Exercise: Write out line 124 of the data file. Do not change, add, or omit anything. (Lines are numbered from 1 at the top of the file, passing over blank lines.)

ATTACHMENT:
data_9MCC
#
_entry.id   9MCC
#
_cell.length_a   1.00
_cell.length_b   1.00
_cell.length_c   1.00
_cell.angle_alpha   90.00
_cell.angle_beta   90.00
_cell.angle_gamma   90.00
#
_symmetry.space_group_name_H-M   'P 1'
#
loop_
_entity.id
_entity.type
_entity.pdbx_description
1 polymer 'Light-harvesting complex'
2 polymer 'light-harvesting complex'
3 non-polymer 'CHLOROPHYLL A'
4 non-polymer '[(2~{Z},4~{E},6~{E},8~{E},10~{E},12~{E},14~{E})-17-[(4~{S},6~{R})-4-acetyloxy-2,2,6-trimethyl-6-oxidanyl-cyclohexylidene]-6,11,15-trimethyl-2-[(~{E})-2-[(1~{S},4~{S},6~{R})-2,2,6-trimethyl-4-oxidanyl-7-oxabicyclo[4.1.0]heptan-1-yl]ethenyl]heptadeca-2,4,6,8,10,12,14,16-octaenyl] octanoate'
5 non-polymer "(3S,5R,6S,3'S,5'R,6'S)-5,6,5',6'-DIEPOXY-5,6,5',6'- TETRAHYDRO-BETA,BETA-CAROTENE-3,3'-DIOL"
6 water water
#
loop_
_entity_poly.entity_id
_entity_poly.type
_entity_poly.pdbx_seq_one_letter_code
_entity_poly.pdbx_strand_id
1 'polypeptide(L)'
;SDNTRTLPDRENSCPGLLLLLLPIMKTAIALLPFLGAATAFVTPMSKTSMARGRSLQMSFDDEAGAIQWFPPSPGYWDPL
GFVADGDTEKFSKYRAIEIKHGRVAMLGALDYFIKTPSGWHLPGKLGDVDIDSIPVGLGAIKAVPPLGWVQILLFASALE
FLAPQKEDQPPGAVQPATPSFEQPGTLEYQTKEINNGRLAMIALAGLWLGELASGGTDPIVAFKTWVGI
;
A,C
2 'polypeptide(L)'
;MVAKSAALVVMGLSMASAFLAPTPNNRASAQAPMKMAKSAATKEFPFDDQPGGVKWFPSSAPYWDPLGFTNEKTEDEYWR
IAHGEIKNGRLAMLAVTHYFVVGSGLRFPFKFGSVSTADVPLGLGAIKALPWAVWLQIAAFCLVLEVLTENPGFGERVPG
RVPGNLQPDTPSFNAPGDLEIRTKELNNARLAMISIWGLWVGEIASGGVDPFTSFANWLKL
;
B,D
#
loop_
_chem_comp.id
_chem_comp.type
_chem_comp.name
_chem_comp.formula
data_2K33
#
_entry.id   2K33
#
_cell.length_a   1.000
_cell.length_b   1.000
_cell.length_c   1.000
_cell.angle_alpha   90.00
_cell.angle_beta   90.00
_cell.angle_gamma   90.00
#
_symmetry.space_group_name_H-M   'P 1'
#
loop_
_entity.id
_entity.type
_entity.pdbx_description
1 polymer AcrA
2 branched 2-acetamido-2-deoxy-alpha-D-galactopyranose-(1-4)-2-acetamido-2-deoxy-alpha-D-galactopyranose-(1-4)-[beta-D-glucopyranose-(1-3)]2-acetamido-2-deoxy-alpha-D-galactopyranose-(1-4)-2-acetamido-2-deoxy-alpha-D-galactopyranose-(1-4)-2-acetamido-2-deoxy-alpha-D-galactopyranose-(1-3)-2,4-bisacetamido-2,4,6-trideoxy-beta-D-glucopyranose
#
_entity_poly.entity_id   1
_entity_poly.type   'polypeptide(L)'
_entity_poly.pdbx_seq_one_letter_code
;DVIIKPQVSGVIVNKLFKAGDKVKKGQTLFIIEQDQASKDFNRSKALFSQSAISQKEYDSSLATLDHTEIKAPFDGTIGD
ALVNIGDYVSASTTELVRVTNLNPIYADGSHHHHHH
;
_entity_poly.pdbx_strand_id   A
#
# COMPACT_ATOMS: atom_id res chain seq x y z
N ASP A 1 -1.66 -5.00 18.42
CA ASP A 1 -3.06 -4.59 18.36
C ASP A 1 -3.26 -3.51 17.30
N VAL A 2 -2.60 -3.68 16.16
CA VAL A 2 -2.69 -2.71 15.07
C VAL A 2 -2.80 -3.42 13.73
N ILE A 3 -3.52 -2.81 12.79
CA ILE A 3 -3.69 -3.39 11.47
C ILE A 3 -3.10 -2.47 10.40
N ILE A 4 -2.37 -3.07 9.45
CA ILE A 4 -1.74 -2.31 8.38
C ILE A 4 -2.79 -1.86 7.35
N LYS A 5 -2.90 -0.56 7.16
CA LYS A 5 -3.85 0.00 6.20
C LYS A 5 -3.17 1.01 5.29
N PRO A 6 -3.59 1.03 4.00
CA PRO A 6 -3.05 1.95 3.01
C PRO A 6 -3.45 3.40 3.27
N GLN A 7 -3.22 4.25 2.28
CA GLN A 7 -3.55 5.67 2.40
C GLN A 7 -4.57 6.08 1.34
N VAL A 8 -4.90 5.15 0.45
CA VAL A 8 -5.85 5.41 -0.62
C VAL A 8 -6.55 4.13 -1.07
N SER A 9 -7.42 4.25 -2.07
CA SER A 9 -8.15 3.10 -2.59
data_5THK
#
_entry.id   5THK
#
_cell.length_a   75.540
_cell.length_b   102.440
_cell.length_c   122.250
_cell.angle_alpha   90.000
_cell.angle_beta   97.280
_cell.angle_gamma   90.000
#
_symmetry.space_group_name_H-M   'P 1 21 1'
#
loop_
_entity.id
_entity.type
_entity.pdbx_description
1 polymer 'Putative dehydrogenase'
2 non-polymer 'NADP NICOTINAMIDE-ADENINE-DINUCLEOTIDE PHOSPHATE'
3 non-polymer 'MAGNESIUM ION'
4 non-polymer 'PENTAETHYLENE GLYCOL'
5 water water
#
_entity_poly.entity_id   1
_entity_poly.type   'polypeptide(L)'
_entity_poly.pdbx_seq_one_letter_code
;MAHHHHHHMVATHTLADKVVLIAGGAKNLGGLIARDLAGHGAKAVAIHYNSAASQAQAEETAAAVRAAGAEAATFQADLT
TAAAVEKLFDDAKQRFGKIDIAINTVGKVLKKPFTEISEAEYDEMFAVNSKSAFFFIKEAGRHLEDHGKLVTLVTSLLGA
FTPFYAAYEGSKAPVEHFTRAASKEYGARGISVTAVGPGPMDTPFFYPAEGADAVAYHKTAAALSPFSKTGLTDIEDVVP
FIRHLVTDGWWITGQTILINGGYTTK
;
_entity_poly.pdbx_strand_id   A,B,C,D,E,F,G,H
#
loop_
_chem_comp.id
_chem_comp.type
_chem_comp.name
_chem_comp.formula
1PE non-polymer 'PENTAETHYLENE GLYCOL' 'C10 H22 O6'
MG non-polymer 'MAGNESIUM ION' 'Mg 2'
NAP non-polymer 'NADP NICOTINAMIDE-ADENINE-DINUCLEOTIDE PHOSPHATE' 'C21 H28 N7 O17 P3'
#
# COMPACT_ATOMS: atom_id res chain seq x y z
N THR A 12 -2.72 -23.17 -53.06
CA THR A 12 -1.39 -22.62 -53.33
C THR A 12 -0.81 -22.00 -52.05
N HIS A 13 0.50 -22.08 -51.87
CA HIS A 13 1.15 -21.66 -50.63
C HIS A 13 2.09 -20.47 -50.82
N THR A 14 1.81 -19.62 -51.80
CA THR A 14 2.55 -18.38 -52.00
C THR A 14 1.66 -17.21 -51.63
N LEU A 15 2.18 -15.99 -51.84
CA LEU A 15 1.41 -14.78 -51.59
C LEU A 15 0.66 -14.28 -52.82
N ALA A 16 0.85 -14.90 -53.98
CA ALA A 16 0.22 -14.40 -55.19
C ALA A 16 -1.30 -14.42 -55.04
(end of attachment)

5 water water